The Mother Poem by Hugo Maurice Julien Claus

The Mother

I am not, I am only in your earth.
When you screamed and your skin quivered
My bones caught fire.

(My mother, caught in her skin,
Changes with the measure of the years.

Her eye is bright, escaped from the urge
Of the years through looking at me and
Calling me her happy son.

She was no stony bed, no animal fever,
Her joints were young cats,

But my skin remains unforgivable to her
And the crickets in my voice are motionless.

‘You have outgrown me,' she says dully
Washing my father's feet, and she is silent
Like a woman without a mouth.)

When you screamed my bones caught fire.
You put me down, I can never rebear this picture,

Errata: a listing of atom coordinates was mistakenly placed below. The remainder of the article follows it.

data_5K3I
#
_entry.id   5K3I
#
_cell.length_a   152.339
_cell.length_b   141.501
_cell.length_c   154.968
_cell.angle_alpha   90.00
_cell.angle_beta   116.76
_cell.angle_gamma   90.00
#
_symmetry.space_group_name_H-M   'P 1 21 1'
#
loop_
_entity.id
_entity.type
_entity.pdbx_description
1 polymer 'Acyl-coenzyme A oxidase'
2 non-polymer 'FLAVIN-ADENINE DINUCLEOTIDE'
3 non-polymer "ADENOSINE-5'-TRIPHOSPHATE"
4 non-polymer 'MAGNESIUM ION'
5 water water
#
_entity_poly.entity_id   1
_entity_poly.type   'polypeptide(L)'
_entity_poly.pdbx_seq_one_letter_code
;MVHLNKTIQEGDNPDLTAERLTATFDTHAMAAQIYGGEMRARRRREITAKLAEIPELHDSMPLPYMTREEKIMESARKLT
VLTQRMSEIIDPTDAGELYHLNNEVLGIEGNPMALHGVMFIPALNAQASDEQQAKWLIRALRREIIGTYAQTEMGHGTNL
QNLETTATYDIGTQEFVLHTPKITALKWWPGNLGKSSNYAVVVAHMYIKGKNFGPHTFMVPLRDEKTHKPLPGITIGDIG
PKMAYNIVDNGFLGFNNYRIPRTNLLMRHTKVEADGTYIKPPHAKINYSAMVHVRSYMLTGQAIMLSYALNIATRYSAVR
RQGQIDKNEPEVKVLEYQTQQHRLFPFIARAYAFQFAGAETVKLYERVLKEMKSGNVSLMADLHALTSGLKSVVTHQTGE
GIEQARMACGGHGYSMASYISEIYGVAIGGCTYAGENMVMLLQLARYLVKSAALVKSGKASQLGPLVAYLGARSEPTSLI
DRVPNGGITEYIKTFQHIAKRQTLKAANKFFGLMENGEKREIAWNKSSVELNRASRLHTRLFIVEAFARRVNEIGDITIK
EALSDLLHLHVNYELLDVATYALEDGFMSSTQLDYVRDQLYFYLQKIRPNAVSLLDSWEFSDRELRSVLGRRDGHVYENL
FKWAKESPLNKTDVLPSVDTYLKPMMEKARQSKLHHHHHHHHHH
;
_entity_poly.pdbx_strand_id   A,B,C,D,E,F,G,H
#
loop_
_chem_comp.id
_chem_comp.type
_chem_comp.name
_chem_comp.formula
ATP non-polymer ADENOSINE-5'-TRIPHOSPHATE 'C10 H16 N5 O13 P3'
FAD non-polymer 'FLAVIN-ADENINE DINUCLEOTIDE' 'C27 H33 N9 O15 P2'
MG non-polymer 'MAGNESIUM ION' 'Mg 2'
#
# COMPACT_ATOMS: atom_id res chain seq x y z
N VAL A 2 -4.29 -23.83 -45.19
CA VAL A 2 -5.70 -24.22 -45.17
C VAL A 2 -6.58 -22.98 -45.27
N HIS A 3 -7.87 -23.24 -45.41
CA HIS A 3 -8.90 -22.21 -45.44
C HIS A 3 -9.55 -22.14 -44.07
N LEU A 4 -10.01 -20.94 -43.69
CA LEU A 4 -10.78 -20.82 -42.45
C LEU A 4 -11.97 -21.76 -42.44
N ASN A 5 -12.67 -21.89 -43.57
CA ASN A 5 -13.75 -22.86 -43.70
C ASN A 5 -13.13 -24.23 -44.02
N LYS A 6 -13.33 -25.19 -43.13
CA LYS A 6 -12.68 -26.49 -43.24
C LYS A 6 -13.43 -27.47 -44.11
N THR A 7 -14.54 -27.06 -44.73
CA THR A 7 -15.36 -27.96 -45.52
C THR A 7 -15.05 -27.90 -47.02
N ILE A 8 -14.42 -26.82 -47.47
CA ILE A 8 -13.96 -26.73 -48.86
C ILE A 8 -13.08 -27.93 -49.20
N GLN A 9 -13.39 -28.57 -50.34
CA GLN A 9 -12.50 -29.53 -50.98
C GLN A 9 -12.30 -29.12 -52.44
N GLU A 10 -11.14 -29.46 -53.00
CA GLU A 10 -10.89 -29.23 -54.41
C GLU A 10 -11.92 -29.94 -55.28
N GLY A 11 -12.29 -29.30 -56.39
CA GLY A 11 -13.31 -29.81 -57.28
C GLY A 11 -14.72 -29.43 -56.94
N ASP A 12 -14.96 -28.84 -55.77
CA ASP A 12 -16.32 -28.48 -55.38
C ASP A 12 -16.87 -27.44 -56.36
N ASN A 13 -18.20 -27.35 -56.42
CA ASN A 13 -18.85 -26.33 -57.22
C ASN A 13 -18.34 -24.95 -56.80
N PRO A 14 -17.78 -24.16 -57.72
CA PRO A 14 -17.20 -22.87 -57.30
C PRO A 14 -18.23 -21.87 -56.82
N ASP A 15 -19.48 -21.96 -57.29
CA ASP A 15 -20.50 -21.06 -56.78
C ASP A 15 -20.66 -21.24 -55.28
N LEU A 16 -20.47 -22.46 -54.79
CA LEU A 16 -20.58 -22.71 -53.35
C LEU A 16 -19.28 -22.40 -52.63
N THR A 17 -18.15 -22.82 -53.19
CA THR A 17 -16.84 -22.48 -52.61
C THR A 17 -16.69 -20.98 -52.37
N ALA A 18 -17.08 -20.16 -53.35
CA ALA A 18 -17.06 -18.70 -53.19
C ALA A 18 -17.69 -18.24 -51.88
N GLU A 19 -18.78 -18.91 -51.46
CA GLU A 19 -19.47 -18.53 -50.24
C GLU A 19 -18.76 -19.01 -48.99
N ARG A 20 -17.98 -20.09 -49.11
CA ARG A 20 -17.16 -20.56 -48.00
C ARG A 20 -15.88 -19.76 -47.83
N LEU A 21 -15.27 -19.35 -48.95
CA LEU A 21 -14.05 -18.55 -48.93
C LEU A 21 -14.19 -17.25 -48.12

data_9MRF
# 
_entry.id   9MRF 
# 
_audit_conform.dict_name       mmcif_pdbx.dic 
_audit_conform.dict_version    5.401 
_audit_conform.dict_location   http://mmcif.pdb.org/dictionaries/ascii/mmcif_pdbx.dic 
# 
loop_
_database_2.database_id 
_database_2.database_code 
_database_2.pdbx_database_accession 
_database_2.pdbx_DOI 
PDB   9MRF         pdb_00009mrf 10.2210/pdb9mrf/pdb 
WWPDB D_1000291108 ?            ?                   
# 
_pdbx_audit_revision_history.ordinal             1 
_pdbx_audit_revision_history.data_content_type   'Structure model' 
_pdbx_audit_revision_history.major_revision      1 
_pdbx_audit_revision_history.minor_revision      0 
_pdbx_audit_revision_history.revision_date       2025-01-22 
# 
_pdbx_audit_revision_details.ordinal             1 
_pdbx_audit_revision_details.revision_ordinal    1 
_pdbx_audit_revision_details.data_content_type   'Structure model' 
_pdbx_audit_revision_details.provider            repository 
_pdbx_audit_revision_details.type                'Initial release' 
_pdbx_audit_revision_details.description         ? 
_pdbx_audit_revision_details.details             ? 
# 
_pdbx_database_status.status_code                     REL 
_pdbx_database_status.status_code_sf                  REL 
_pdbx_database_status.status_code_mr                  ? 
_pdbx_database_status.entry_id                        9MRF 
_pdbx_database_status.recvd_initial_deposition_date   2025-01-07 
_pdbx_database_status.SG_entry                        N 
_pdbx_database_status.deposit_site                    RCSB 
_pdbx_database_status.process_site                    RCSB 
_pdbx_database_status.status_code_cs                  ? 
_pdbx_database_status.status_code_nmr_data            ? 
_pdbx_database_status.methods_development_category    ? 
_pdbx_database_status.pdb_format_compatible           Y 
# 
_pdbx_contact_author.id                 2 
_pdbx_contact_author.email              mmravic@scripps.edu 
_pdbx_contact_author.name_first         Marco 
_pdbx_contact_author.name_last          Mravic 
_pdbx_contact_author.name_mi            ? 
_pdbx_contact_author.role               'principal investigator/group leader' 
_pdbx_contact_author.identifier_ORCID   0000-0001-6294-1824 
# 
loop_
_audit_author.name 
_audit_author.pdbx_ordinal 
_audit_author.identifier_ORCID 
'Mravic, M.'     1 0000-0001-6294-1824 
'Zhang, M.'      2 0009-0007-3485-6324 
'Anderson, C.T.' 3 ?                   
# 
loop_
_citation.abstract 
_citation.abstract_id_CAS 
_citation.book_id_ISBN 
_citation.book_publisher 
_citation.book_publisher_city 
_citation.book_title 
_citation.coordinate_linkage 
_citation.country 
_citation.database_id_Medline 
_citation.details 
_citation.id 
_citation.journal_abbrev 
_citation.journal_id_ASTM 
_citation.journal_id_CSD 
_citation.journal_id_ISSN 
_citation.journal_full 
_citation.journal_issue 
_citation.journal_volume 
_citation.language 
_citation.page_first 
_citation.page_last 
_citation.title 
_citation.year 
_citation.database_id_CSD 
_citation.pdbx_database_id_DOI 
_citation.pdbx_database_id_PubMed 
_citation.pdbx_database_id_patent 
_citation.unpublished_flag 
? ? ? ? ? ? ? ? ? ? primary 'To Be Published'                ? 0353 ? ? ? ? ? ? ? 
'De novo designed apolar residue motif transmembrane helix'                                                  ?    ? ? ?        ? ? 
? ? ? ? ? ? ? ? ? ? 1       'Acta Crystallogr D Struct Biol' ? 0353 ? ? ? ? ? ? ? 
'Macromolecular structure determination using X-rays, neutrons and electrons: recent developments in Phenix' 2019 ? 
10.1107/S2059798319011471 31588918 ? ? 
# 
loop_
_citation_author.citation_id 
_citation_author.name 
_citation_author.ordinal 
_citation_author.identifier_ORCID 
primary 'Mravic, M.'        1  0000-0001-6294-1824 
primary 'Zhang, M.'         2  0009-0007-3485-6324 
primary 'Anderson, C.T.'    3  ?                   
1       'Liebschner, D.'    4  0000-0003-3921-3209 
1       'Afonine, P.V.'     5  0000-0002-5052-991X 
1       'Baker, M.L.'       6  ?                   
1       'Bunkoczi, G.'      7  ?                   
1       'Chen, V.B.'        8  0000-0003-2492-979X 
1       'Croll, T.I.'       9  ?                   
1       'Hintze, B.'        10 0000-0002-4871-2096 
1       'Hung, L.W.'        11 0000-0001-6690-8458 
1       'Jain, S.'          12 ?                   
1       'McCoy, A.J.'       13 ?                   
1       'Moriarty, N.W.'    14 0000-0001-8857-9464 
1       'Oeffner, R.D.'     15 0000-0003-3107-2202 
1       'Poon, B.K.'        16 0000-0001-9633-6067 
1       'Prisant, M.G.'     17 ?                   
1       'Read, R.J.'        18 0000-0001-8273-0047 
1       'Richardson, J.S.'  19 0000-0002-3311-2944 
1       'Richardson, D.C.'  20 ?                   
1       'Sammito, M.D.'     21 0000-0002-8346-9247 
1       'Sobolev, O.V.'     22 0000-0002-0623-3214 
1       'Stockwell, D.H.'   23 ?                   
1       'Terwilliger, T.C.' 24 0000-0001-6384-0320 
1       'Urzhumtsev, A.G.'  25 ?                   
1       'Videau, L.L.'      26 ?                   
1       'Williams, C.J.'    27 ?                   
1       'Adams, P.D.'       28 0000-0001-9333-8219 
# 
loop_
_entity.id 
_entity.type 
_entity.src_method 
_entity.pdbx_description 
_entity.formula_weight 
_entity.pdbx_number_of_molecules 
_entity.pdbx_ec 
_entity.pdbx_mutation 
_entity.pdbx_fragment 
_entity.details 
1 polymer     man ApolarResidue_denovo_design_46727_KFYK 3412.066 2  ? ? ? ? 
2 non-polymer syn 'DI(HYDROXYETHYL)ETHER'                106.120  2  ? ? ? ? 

I was the invited but deadly guest.

And now, later, I in my manhood am strange to you.
You see me approach you, you think: ‘He is
The summer, he makes my flesh and keeps
The dogs in me alive.'

While you must die every day, not together
With me, I am not, I am not except in your earth.
In me your life perishes in rotation, you do not
Return to me, from you I do not recover.

Translation John Irons

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